About this edition:
This book is a triumph of book design and bookbinding, meant to last for generations. It features:
- Full top-grade leather binding
- Genuine 22k gold gilt to all edges, front design, spine, and back
- Marbled endsheets
- Satin bookmark, sewn-in
- Hubbed spine with raised bands
- Smyth-sewn binding for durability
- Premium acid-neutral archival paper that will not yellow
A writeup by a book collector at Librarything.com:
OXFORD UNIVERSITY PRESS AND FRANKLIN MINT: One Brief, Shining Moment
The Franklin Library, the publishing division of The Franklin Mint, was of course, at one time, the nation’s largest publisher of great books in fine bindings. Founded in 1973, it ceased publishing in 2000. Its early editions ~ fully bound in genuine premium-grade, hand-cut leather, selected for quality of grain and texture ~ were designed and bound by The Sloves Organization, Ltd., an affiliate of the mint, whose bindery was one of the few in the world devoted exclusively to the crafting of fine leather books.
Printed from 1981 to 1985,* the Oxford/Franklin volumes are gorgeous ~ absolutely stunning in their production qualities. Oxford University Press, in fact, specially chose the publishing division of The Franklin Mint to design and produce its World’s Great Books series because of Franklin’s unsurpassed skill in achieving a premium-quality product: each Oxford book must also be ‘a wonder’ in the finest of bookbinding traditions and, if possible, exceed Franklin’s high standard. By that prestigious election, Franklin thus was also doubly honored and formally recognized for the awesome reputation it had achieved in the publishing world throughout the decade of the 1970s.
It is because of that ‘brief, shining moment’ in publication history that these fine classic Oxford/Franklin editions generally surpass anything else ever produced either before or after that time by any of today’s renowned publishing giants. Relatively few titles in the multi-edition Great Books series were given the fabulous full-leather treatment; most were quarter-bound volumes ~ very lovely indeed by the lights of their own publication merits ~ but still unable to boast the same ‘Rolls Royce’ elegance of their full-leather counterparts.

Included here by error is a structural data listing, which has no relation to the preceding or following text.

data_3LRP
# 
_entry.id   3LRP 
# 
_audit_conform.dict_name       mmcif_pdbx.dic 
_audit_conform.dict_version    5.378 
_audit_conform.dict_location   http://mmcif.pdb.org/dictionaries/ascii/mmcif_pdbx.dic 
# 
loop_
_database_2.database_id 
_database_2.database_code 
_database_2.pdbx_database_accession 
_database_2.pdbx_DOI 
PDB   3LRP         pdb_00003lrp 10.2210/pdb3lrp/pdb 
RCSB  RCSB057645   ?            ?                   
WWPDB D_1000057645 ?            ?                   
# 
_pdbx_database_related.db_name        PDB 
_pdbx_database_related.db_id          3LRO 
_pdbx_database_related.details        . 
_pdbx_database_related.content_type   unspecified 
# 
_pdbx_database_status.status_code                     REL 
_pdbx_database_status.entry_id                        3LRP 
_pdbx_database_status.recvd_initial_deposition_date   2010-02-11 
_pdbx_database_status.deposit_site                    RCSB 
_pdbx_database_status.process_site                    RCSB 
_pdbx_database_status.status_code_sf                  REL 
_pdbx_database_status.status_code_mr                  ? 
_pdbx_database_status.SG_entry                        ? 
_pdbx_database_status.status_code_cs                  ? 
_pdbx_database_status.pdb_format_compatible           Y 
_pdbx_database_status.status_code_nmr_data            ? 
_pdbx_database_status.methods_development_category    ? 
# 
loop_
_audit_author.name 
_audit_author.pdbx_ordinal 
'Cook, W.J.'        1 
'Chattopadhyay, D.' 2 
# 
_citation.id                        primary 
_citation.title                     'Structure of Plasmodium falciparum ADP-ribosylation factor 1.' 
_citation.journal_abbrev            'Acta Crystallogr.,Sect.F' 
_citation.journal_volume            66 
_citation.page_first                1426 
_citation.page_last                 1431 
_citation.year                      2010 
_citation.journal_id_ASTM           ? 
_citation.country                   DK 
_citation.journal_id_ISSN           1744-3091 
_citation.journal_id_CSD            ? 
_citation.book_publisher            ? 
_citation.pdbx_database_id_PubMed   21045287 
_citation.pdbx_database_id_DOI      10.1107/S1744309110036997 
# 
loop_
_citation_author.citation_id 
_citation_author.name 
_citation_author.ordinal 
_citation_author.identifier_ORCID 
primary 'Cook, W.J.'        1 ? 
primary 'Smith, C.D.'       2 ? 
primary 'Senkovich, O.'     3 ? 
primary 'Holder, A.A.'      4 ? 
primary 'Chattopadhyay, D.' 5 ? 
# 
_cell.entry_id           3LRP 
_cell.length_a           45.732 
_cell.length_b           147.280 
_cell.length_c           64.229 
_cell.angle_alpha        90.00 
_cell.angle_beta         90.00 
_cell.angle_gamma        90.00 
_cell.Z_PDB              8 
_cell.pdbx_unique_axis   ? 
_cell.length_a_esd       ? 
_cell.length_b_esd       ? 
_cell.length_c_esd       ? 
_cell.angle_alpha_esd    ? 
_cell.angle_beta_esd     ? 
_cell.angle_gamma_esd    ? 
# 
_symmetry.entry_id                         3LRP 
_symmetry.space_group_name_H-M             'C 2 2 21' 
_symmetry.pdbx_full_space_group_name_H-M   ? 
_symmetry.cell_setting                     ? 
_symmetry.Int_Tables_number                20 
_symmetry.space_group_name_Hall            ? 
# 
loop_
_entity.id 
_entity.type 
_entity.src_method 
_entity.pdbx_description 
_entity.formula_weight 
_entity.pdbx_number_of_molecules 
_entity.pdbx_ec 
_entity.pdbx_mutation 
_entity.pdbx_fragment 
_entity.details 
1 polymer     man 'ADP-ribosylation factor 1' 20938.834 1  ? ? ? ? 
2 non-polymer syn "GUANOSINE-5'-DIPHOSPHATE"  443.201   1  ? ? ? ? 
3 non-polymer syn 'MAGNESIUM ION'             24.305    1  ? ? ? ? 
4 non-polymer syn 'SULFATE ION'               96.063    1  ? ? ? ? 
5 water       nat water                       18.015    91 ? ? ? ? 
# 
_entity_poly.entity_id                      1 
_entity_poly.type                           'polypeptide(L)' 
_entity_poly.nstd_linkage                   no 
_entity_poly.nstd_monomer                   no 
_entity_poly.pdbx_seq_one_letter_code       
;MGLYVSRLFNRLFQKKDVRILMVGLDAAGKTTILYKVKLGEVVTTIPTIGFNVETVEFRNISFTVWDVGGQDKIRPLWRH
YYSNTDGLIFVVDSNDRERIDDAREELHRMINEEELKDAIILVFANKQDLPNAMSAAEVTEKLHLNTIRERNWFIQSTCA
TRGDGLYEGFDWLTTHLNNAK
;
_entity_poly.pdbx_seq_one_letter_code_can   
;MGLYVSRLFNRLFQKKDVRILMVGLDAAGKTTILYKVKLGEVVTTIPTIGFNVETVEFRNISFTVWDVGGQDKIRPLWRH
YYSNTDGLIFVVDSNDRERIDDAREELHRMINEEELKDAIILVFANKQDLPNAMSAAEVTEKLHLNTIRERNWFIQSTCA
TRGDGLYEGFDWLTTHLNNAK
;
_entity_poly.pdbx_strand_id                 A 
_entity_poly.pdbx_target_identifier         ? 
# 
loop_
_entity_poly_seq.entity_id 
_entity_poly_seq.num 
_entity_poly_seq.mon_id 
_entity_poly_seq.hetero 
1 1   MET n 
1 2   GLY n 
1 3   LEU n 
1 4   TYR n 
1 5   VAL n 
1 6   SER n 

About the book (from Wikipedia):
Robinson Crusoe is a novel by Daniel Defoe, first published on 25 April 1719. This first edition credited the work’s fictional protagonist Robinson Crusoe as its author, leading many readers to believe he was a real person and the book a travelogue of true incidents. It was published under the considerably longer original title The Life and Strange Surprizing Adventures of Robinson Crusoe, Of York, Mariner: Who lived Eight and Twenty Years, all alone in an un-inhabited Island on the Coast of America, near the Mouth of the Great River of Oroonoque; Having been cast on Shore by Shipwreck, wherein all the Men perished but himself. With An Account how he was at last as strangely deliver’d by Pyrates. Epistolary, confessional, and didactic in form, the book is a fictional autobiography of the title character (whose birth name is Robinson Kreutznaer)—a castaway who spends years on a remote tropical island near Trinidad, encountering cannibals, captives, and mutineers before being rescued.
Crusoe (the family name corrupted from the German name “Kreutznaer”) sets sail from the Queen’s Dock in Hull on a sea voyage in August 1651, against the wishes of his parents, who want him to pursue a career, possibly in law. After a tumultuous journey where his ship is wrecked in a storm, his lust for the sea remains so strong that he sets out to sea again. This journey, too, ends in disaster as the ship is taken over by Salé pirates (the Salé Rovers) and Crusoe is enslaved by a Moor. Two years later, he escapes in a boat with a boy named Xury; a Captain of a Portuguese ship off the west coast of Africa rescues him. The ship is en route to Brazil. With the captain’s help, Crusoe procures a plantation.
Years later, Crusoe joins an expedition to bring slaves from Africa but he is shipwrecked in a storm about forty miles out to sea on an island (which he calls the Island of Despair) near the mouth of the Orinoco river on September 30, 1659. As for his arrival there, only he and three animals, the captain’s dog and two cats, survive the shipwreck. Overcoming his despair, he fetches arms, tools, and other supplies from the ship before it breaks apart and sinks. He builds a fenced-in habitat near a cave which he excavates. By making marks in a wooden cross, he creates a calendar. By using tools salvaged from the ship, and some he makes himself from “ironwood”, he hunts, grows barley and rice, dries grapes to make raisins, learns to make pottery, and raises goats. He also adopts a small parrot. He reads the Bible and becomes religious, thanking God for his fate in which nothing is missing but human society.
More years pass and Crusoe discovers native cannibals, who occasionally visit the island to kill and eat prisoners. At first he plans to kill them for committing an abomination but later realizes he has no right to do so, as the cannibals do not knowingly commit a crime. He dreams of obtaining one or two servants by freeing some prisoners; when a prisoner escapes, Crusoe helps him, naming his new companion “Friday” after the day of the week he appeared. Crusoe then teaches him English and converts him to Christianity. After more natives arrive to partake in a cannibal feast, Crusoe and Friday kill most of the natives and save two prisoners. One is Friday’s father and the other is a Spaniard, who informs Crusoe about other Spaniards shipwrecked on the mainland. A plan is devised wherein the Spaniard would return to the mainland with Friday’s father and bring back the others, build a ship, and sail to a Spanish port.